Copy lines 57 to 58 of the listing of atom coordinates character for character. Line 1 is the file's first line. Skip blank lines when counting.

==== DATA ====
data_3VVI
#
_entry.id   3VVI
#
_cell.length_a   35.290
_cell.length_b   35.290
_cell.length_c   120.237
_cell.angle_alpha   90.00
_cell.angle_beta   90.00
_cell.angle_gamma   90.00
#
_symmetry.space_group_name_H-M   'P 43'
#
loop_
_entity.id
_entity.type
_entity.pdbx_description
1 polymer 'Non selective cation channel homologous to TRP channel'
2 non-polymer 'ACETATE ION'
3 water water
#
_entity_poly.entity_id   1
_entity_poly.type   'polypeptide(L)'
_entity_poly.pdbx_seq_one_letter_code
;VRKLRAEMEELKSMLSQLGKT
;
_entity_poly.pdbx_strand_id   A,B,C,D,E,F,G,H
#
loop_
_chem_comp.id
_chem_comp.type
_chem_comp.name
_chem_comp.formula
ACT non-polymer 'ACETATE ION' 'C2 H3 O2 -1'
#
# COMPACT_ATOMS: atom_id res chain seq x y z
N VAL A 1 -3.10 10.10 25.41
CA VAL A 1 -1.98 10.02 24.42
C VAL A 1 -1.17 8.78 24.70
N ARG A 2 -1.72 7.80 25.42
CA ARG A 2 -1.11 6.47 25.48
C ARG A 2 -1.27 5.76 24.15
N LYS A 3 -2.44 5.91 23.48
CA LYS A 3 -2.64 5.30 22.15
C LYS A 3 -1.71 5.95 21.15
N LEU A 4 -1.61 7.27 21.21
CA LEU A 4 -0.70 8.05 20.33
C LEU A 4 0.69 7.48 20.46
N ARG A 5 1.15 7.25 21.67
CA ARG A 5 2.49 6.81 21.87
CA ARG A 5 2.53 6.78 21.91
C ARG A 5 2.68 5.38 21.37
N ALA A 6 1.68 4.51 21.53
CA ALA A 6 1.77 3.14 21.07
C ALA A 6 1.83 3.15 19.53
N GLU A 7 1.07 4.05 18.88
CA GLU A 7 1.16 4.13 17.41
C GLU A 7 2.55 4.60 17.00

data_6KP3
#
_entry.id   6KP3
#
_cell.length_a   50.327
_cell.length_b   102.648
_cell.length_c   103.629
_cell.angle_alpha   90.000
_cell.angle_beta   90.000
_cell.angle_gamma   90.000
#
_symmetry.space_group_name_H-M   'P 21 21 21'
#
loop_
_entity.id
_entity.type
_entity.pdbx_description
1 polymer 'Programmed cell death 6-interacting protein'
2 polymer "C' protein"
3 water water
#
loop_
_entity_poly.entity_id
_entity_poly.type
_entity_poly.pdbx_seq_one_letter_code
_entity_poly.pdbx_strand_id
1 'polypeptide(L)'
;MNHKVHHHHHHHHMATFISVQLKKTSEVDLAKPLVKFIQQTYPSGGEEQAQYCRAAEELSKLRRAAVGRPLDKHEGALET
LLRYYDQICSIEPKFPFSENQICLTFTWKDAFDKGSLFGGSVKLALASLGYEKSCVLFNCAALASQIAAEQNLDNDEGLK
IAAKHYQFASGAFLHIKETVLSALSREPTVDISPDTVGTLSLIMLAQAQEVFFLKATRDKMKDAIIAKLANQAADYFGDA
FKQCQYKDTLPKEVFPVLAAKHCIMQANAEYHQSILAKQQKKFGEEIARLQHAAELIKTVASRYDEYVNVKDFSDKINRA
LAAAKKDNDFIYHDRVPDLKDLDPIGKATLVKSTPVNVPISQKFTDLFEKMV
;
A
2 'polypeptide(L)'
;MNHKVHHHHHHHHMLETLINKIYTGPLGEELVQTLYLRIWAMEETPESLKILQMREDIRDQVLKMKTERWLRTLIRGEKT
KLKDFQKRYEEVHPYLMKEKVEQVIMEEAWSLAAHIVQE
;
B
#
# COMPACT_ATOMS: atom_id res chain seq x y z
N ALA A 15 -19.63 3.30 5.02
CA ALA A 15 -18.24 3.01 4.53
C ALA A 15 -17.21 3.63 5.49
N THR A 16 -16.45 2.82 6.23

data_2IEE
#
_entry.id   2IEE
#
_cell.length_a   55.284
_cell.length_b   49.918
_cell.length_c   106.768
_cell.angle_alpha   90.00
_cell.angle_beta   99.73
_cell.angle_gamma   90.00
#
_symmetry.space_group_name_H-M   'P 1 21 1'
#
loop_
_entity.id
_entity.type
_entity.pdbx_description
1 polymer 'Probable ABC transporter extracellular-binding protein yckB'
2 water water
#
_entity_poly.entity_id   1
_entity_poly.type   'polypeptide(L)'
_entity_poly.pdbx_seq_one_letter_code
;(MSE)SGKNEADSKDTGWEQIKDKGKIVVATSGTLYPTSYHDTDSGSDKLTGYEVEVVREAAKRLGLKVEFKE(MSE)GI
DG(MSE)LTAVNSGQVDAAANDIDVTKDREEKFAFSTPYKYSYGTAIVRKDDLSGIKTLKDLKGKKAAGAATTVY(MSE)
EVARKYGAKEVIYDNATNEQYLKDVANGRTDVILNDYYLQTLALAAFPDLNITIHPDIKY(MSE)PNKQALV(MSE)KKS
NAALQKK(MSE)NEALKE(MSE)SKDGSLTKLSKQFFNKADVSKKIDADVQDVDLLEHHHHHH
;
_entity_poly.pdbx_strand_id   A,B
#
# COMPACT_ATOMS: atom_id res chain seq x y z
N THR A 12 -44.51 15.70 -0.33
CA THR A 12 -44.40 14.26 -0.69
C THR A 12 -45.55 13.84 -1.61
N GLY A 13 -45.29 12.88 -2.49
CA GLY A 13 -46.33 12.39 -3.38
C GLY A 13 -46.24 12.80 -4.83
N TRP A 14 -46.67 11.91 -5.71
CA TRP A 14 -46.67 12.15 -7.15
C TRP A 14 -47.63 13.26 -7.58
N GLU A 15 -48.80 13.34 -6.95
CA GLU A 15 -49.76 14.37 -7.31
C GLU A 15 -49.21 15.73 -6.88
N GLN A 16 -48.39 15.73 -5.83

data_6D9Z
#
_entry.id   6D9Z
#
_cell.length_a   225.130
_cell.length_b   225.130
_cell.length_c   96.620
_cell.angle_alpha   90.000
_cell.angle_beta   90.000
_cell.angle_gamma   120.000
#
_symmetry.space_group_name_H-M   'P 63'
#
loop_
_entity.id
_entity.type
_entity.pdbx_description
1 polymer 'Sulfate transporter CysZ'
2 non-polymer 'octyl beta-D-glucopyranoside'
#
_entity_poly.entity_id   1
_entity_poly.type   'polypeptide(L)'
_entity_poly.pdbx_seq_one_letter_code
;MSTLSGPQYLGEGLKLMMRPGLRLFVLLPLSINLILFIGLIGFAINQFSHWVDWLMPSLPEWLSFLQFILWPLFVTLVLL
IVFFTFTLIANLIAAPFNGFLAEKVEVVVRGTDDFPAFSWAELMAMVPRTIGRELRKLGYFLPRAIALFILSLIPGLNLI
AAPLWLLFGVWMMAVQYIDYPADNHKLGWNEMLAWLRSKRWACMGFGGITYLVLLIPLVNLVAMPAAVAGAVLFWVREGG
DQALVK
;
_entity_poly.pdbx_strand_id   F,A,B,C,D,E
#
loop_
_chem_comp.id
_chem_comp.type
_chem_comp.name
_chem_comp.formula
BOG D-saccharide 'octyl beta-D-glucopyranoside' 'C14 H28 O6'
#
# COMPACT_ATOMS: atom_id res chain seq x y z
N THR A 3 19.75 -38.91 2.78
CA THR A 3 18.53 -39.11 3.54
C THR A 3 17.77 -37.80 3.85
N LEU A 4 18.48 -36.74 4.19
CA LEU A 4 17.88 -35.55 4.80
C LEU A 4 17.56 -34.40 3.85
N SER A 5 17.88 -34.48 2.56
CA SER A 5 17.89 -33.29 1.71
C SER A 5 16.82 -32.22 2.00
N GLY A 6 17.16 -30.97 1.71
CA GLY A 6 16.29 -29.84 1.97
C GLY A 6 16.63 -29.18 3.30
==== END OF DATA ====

CA GLU A 7 1.16 4.13 17.41
C GLU A 7 2.55 4.60 17.00